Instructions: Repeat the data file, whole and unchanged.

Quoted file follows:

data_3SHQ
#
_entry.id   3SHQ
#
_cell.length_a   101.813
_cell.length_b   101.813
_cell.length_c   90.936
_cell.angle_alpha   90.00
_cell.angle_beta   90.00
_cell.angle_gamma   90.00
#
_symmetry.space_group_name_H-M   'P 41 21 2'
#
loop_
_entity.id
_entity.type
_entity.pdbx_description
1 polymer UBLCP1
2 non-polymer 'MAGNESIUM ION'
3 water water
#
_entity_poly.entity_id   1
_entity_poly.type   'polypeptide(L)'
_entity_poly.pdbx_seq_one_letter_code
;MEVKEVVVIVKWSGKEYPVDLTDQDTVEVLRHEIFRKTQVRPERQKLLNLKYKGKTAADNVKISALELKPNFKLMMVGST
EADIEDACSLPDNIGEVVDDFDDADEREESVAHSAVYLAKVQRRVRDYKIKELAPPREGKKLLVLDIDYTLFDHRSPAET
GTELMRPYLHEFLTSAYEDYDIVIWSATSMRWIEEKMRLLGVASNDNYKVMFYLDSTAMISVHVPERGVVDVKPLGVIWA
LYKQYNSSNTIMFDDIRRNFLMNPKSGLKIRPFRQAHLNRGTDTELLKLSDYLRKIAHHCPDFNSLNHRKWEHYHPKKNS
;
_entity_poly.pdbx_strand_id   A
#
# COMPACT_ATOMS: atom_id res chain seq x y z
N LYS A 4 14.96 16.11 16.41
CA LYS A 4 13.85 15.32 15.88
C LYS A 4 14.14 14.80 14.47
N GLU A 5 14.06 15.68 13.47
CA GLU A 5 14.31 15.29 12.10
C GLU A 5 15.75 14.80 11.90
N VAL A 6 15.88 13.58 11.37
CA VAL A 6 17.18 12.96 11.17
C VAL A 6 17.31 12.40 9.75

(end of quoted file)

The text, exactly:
data_3SHQ
#
_entry.id   3SHQ
#
_cell.length_a   101.813
_cell.length_b   101.813
_cell.length_c   90.936
_cell.angle_alpha   90.00
_cell.angle_beta   90.00
_cell.angle_gamma   90.00
#
_symmetry.space_group_name_H-M   'P 41 21 2'
#
loop_
_entity.id
_entity.type
_entity.pdbx_description
1 polymer UBLCP1
2 non-polymer 'MAGNESIUM ION'
3 water water
#
_entity_poly.entity_id   1
_entity_poly.type   'polypeptide(L)'
_entity_poly.pdbx_seq_one_letter_code
;MEVKEVVVIVKWSGKEYPVDLTDQDTVEVLRHEIFRKTQVRPERQKLLNLKYKGKTAADNVKISALELKPNFKLMMVGST
EADIEDACSLPDNIGEVVDDFDDADEREESVAHSAVYLAKVQRRVRDYKIKELAPPREGKKLLVLDIDYTLFDHRSPAET
GTELMRPYLHEFLTSAYEDYDIVIWSATSMRWIEEKMRLLGVASNDNYKVMFYLDSTAMISVHVPERGVVDVKPLGVIWA
LYKQYNSSNTIMFDDIRRNFLMNPKSGLKIRPFRQAHLNRGTDTELLKLSDYLRKIAHHCPDFNSLNHRKWEHYHPKKNS
;
_entity_poly.pdbx_strand_id   A
#
# COMPACT_ATOMS: atom_id res chain seq x y z
N LYS A 4 14.96 16.11 16.41
CA LYS A 4 13.85 15.32 15.88
C LYS A 4 14.14 14.80 14.47
N GLU A 5 14.06 15.68 13.47
CA GLU A 5 14.31 15.29 12.10
C GLU A 5 15.75 14.80 11.90
N VAL A 6 15.88 13.58 11.37
CA VAL A 6 17.18 12.96 11.17
C VAL A 6 17.31 12.40 9.75